Ji-Wei Xie (Nanjing U): Orbits of Planetary Systems: an Eccentricity Dichotomy, a Common Pattern and the Prevalence of Circular Orbits

    While the Solar System planets are on nearly circular (e~0.06) and coplanar ( i~3 deg) orbits, the first several hundred extrasolar planets discovered using the Radial Velocity technique are commonly on eccentric orbits (e~0.3). This raises a fundamental question: Are the Solar System and its formation special? The Kepler mission has found thousands of transiting planets, but most of their orbital eccentricities remain unknown. By using the precise spectroscopic host star parameters from the LAMOST observations, we measure the eccentricity distributions for a large and homogeneous Kepler planet sample. We observe an eccentricity dichotomy, a common orbital pattern and the prevalence of near-circular orbits for planets inside and outside the Solar System, which provide insights to solve the above fundamental question.

    Yi Yang (SOKENDAI): Subaru/HiCIAO High-contrast Polarimetry Observations Towards Disks in Binary System GG Tau A

    Currently about 200 planets have ever been discovered in binary or multiple systems. Undoubtedly, to understand their formation process, not only theoretical work but also direct observations towards the protoplanetary disks in young binary/multiple star systems is quite necessary. This time I will show the near infrared high-contrast polarimetry observation results towards the circumbinary disk around GG Tau A system by using HiCIAO, a high-contrast observation instrument mounted on the 8.2-m Subaru Telescope. The complicated structures around this young binary system are successfully resolved in our observation, including the famous circumbinary ring, possible circumstellar disk structure around the primary star GG Tau Aa, and a streamer connecting the circumbinary ring and the secondary star, GG Tau Ab. Our observation gives direct evidence that streamers from the outer circumbinary ring could sustain the circumstellar disks around the two binaries. It could be quite beneficial for us to improve current theories of planet formation process in binary systems.

    Wei Zhu (OSU): Is There a Planet-Metallicity Correlation for Small Planets?

    The planet-metallicity correlation has been well established for giant planets: more metal-rich stars are more likely to host giant planets. However, contradictory results have been found for small planets. In this talk, I will explain why this is the case, by introducing the general form of the planet-metallicity correlation. The ways to uncover this small planet-metallicity correlation will also be discussed.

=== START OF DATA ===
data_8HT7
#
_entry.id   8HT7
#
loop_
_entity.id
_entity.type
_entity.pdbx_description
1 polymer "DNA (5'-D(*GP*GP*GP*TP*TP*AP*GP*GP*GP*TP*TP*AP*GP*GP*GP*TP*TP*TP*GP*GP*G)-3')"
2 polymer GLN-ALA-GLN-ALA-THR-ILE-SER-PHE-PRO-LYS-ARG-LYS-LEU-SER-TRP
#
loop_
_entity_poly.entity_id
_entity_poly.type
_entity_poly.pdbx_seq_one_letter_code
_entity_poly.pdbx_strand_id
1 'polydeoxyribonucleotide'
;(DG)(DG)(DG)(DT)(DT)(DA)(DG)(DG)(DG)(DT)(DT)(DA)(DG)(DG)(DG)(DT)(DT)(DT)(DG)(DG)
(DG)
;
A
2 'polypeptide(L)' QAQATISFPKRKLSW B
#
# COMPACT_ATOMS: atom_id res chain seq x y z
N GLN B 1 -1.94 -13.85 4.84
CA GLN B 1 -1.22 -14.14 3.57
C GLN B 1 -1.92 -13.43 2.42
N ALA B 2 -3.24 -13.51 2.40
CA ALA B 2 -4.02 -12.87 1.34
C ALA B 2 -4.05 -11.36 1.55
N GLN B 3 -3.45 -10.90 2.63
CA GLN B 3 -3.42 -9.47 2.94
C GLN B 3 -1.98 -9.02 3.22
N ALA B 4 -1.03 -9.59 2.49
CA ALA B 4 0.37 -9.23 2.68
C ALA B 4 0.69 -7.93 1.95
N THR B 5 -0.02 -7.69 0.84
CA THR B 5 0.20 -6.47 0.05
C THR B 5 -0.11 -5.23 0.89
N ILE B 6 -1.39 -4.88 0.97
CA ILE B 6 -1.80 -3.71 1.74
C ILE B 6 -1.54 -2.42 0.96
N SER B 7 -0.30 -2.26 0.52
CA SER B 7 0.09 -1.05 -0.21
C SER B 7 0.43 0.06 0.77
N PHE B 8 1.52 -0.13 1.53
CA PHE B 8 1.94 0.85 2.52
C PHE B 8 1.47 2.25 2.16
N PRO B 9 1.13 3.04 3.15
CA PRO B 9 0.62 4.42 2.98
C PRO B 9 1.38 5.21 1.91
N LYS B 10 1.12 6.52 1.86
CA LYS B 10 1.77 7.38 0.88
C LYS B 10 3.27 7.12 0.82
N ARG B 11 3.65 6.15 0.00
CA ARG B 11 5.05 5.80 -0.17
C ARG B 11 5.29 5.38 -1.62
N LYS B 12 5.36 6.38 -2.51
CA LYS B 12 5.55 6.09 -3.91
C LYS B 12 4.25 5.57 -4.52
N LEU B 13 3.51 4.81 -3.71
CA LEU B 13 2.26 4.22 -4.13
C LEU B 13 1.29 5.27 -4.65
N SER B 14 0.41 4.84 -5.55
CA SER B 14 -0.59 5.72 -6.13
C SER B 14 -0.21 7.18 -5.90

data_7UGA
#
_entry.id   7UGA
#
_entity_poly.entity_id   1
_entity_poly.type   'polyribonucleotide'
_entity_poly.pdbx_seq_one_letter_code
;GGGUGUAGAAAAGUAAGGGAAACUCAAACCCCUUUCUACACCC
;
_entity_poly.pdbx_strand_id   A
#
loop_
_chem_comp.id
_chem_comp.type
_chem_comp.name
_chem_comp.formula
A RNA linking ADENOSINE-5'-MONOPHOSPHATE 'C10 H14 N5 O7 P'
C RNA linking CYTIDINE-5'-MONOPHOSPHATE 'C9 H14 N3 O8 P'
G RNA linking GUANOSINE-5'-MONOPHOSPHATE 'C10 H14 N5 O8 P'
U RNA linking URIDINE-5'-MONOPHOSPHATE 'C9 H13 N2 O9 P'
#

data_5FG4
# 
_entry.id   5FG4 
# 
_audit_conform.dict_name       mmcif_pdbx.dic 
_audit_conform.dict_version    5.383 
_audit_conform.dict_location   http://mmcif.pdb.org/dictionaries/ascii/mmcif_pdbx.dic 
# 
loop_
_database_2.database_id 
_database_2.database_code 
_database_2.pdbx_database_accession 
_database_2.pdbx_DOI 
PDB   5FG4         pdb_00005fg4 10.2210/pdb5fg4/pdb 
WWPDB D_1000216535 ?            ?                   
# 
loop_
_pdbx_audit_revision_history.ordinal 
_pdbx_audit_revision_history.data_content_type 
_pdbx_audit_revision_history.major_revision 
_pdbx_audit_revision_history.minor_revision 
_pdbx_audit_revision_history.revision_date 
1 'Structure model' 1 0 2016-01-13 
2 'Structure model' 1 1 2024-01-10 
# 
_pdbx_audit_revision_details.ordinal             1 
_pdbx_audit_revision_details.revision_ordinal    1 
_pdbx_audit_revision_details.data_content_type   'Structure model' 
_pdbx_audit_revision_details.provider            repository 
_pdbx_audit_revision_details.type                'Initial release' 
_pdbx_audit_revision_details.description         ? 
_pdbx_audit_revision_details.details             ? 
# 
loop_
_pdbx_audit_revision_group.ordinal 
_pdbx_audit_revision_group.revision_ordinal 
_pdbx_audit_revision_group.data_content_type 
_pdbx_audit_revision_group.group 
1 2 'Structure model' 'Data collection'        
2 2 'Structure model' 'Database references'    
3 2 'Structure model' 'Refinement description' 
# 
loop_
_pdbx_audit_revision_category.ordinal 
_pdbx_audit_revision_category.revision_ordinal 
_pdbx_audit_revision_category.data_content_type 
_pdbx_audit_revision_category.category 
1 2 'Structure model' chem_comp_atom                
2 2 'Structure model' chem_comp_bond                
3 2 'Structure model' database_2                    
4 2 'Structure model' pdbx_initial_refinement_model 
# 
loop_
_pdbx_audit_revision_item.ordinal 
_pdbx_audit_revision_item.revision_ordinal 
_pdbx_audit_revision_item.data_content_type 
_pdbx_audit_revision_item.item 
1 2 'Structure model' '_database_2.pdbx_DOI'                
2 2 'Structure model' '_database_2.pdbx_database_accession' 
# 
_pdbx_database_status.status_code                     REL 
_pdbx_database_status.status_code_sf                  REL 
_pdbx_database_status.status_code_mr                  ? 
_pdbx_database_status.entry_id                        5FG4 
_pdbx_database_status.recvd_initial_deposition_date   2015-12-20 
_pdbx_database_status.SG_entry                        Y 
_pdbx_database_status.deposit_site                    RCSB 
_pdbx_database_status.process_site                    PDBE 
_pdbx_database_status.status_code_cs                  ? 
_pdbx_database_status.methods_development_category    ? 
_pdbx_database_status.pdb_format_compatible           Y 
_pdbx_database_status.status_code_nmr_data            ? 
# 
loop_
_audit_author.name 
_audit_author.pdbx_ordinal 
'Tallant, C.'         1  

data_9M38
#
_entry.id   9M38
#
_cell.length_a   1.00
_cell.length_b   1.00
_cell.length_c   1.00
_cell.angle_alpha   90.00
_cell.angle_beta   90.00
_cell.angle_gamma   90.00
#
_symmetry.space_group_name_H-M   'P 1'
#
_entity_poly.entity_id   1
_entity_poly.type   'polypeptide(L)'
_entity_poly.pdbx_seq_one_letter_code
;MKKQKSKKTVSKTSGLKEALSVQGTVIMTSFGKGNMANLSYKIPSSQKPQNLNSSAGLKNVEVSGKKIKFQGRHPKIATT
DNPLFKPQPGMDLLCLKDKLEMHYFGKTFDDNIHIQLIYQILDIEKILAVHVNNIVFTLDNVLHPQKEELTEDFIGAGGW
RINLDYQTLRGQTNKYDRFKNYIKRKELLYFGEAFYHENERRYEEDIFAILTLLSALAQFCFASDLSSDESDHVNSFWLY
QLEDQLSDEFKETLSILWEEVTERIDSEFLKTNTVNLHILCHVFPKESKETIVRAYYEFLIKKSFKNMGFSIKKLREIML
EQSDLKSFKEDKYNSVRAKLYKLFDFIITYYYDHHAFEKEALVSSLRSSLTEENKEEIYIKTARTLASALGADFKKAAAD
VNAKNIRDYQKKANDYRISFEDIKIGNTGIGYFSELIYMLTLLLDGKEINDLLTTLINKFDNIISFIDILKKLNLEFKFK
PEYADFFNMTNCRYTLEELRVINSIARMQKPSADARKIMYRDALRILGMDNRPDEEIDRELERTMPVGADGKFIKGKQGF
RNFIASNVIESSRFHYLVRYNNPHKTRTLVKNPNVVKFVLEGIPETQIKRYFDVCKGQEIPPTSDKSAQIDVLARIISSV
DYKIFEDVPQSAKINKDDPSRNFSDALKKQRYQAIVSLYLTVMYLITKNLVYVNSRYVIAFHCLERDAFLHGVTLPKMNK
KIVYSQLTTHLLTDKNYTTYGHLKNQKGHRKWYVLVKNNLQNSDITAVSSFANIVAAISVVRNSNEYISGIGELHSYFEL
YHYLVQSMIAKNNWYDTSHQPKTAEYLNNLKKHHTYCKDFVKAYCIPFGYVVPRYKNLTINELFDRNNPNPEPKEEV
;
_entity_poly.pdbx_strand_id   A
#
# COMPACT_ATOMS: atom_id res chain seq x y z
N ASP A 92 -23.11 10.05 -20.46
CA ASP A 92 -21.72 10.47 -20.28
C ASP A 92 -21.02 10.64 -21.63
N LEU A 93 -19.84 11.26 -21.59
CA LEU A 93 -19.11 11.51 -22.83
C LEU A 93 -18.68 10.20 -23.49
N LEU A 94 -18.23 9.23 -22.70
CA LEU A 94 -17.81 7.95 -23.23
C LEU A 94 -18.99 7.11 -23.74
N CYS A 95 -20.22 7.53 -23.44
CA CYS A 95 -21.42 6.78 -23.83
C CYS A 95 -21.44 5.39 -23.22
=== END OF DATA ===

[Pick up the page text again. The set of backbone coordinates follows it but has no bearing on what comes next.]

María Alejandra Jiménez Zúñiga (UNAM): Improved Torque Formula for Type I Planetary Migration

    The migration of planets on nearly circular, non-inclined orbits in protoplanetary discs is entirely described by the disc’s torque. This torque is a complex function of the disc parameters, and essentially amounts to the sum of two components: the Lindblad torque and the corotation torque. Known torque formulae do not reproduce accurately the torque actually experienced in numerical simulations by low-mass planets in radiative discs, the main reason being that these formulae have been worked out by means of two-dimensional analysis. We revisit the torque formula and update many of its dimensionless coefficients by means of tailored, three-dimensional numerical simulations. In particular, we derive the dependence of the Lindblad torque on the temperature gradient, the dependence of the corotation torque on the radial entropy gradient (and work out a suitable expression of this gradient in a three-dimensional disc). We also work out the dependence of the corotation torque on the radial temperature gradient, overlooked so far. Corotation torques are known to scale very steeply with the width of the horseshoe region. We extend the expression of this width to the domain of intermediate mass planets, so that our updated torque formula remains valid for planets up to typically several tens of Earth masses, provided the disc parameters are such that these relatively massive planets do not significantly deplete their coorbital region. Our torque expression can be applied to low- and intermediate-mass planets in protoplanetary discs, as well as protomoons embedded in circumplanetary discs.